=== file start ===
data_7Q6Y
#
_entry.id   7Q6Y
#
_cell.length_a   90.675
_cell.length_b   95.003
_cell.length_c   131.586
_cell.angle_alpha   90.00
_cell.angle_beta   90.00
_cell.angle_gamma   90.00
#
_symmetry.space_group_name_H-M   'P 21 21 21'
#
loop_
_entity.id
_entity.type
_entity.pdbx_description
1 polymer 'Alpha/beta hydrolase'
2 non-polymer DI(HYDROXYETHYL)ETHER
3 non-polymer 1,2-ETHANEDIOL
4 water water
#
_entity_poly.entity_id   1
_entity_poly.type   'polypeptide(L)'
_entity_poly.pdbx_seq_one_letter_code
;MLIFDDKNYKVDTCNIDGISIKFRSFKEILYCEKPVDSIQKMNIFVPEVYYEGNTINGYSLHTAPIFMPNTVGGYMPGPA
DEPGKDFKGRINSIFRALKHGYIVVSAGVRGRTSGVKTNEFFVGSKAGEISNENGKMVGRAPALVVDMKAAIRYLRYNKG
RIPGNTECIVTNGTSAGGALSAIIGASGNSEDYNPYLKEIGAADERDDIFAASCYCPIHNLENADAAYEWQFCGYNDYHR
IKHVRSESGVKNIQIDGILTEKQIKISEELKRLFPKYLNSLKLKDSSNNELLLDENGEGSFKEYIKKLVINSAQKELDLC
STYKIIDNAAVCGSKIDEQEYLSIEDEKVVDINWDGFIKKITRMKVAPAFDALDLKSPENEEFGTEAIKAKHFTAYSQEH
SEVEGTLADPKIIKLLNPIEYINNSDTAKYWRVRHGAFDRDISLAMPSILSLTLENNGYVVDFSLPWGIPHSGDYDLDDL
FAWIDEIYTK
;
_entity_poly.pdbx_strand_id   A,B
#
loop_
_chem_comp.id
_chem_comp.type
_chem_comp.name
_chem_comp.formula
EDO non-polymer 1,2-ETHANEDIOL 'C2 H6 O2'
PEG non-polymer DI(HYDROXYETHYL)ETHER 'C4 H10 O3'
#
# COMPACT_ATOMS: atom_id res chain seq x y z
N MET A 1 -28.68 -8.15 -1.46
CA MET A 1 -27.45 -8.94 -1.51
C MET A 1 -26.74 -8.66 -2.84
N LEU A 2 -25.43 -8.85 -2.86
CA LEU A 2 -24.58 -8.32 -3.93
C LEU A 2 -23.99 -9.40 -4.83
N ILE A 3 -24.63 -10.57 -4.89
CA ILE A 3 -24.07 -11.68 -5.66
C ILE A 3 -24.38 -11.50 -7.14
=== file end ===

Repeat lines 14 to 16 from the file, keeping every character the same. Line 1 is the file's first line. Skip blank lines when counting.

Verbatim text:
loop_
_entity.id
_entity.type